Consolidation Of Data
With so much numbers above, let us do a simple consolidation.
Gas-powered cars: 251g of CO2 per kilometre travelled.
Emissions per car battery produced: 9,200 kg of CO2 for a 80 kWh lithium-ion battery
Average emissions required to produce electricity: 475g of CO2/kWh
Average lifespan of a car battery: 150,000 km
Distance travelled per kWh of electricity: 6.04 km
Emissions per km travelled = 475 / 6.04 = 78.64g of CO2
Comparing Emissions Till End Of Lifespan
We assume that a gas-powered car travels the same distance of 150,000 km as an EV before the battery needs to be replaced.
Gas powered cars: 150,000 km x 0.251 kg of CO2 = 37,650 kg of CO2 produced.
EV: 9,200kg of CO2 for battery production + (0.07864 x 150,000) for emissions over lifespan = 9,200kg + 11,796 kg= 20,996 kg of CO2
We can conclude that with gas-powered cars we will burn approximately 37,650 kg of CO2. With electric vehicle we can expect only 20,996 kg of CO2. If we take the most polluted of car battery manufacturing as a reference we will get 16,000 kg for battery manufacturing + 11,796 kg over lifespan = 27,796 kg of CO2 for EVs.
From the numbers we can expect a more realistic 44% reduction in emissions and a not so good case of 26% reduction if the batteries were made in a very polluted manner. At this point we can make a small conclusion that EV does make the environment greener.
Once a battery reached the end of its lifespan, or when an EV gets scrapped, the battery disposal remains a problem. With an increasing higher rate of adoption for electric vehicle, we should expect an exponential increase of waste battery in a few years. Batteries as we know in our daily disposal, has to be treated differently because it can be toxic and can catch fire. Currently there are many firms and initiatives aiming to solve this problem, but none has shown any actual results yet, probably because the industry is still very new. Yet this is a big market with a huge potential. I have faith in the machineries of capitalism to sufficiently resolve this issue. If there is money to be earned, humans are just as likely to save the Earth as they destroyed it. The only difference is which is easier and faster to earn a bigger sum of money.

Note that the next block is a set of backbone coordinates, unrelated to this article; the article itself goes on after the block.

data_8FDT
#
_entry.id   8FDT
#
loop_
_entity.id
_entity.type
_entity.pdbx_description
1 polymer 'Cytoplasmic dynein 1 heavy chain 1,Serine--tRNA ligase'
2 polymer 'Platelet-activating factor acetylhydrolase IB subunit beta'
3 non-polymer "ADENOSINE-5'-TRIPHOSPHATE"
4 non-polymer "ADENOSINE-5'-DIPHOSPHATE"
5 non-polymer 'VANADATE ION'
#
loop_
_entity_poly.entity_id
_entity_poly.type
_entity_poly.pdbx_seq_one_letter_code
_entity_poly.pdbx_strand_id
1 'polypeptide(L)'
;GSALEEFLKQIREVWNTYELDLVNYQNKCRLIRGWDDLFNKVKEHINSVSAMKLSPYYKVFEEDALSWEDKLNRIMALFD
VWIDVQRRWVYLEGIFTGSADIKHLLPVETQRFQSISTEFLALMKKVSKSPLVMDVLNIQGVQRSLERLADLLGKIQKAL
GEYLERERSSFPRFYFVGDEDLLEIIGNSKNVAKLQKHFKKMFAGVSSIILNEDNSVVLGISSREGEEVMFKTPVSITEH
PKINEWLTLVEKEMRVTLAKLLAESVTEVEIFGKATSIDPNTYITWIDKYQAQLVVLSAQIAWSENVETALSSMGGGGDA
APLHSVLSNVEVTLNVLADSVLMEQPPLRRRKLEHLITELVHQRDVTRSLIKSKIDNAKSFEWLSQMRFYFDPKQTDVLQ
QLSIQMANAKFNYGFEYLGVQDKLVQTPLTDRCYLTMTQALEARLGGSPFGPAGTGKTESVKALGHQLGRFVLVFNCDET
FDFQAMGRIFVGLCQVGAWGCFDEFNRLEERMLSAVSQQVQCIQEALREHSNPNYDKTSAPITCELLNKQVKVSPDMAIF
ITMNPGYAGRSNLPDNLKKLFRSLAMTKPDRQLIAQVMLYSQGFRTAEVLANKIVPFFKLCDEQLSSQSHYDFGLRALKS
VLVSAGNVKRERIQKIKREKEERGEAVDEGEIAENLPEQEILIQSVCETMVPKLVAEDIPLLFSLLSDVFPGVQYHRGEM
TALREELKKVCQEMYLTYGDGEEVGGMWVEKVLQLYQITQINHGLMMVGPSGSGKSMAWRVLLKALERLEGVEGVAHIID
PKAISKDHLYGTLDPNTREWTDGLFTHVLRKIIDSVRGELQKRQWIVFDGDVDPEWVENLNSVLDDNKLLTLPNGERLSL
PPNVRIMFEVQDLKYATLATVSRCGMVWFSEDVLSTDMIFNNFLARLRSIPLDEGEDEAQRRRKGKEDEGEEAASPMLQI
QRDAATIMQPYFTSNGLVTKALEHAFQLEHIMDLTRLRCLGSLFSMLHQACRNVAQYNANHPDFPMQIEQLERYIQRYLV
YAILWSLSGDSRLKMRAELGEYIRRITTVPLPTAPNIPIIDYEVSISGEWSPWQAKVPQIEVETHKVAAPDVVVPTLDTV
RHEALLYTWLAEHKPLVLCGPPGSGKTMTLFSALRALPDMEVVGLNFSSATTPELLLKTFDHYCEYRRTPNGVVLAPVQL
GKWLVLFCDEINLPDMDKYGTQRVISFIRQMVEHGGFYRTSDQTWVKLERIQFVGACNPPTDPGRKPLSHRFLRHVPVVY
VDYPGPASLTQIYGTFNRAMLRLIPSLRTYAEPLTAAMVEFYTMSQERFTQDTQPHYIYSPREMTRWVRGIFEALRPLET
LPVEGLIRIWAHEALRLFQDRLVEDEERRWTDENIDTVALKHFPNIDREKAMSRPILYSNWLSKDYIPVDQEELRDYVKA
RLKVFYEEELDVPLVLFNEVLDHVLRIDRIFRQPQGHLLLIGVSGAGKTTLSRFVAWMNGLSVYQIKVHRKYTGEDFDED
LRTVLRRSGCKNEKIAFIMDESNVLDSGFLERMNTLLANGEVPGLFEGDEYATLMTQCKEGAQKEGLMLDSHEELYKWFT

EV is not totally pollution free. It is just that the pollution happens backend where most people do not see. From water to air pollution as well as the disposals of the batteries, we should expect damage to the environment. However, the numbers do show that the worst and most polluted of car batteries is still significantly better than using gas to power up our cars. We can safely consider this to be a step towards a greener Earth which mankind desperately needs before we wipe ourselves out.
That is why electric vehicles has a future, and that is why certain governments around the world are jumping on it. In the future, those who cannot keep up with times will lose their jobs. And in the name of protecting our Earth, countries will clamp down on each other. Between reaching out to the stars and dying a violent death, mankind has to decide what to sow and in return, our descendants will harvest the fruits either of our labour or of our sins.